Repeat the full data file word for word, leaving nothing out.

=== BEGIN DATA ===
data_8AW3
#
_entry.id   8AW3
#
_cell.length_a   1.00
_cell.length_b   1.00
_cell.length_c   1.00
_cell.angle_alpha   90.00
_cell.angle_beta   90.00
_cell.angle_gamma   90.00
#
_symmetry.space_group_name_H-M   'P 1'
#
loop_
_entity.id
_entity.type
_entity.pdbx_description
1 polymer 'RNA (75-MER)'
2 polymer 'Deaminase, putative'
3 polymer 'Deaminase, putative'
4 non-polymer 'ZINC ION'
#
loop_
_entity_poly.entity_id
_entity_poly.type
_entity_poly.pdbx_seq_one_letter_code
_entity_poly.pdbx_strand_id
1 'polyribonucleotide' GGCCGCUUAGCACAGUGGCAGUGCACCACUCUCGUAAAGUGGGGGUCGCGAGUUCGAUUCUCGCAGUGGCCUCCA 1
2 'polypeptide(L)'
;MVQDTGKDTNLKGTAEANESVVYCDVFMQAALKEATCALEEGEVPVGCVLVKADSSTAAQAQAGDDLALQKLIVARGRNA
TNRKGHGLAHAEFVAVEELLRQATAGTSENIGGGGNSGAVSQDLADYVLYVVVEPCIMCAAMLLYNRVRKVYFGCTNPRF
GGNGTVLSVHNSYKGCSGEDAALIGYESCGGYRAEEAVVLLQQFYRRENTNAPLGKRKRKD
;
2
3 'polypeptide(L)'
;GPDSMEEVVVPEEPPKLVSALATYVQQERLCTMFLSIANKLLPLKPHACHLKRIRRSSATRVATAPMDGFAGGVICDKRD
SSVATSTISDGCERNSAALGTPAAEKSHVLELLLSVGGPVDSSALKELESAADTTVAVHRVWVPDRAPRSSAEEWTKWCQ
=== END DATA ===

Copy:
data_8AW3
#
_entry.id   8AW3
#
_cell.length_a   1.00
_cell.length_b   1.00
_cell.length_c   1.00
_cell.angle_alpha   90.00
_cell.angle_beta   90.00
_cell.angle_gamma   90.00
#
_symmetry.space_group_name_H-M   'P 1'
#
loop_
_entity.id
_entity.type
_entity.pdbx_description
1 polymer 'RNA (75-MER)'
2 polymer 'Deaminase, putative'
3 polymer 'Deaminase, putative'
4 non-polymer 'ZINC ION'
#
loop_
_entity_poly.entity_id
_entity_poly.type
_entity_poly.pdbx_seq_one_letter_code
_entity_poly.pdbx_strand_id
1 'polyribonucleotide' GGCCGCUUAGCACAGUGGCAGUGCACCACUCUCGUAAAGUGGGGGUCGCGAGUUCGAUUCUCGCAGUGGCCUCCA 1
2 'polypeptide(L)'
;MVQDTGKDTNLKGTAEANESVVYCDVFMQAALKEATCALEEGEVPVGCVLVKADSSTAAQAQAGDDLALQKLIVARGRNA
TNRKGHGLAHAEFVAVEELLRQATAGTSENIGGGGNSGAVSQDLADYVLYVVVEPCIMCAAMLLYNRVRKVYFGCTNPRF
GGNGTVLSVHNSYKGCSGEDAALIGYESCGGYRAEEAVVLLQQFYRRENTNAPLGKRKRKD
;
2
3 'polypeptide(L)'
;GPDSMEEVVVPEEPPKLVSALATYVQQERLCTMFLSIANKLLPLKPHACHLKRIRRSSATRVATAPMDGFAGGVICDKRD
SSVATSTISDGCERNSAALGTPAAEKSHVLELLLSVGGPVDSSALKELESAADTTVAVHRVWVPDRAPRSSAEEWTKWCQ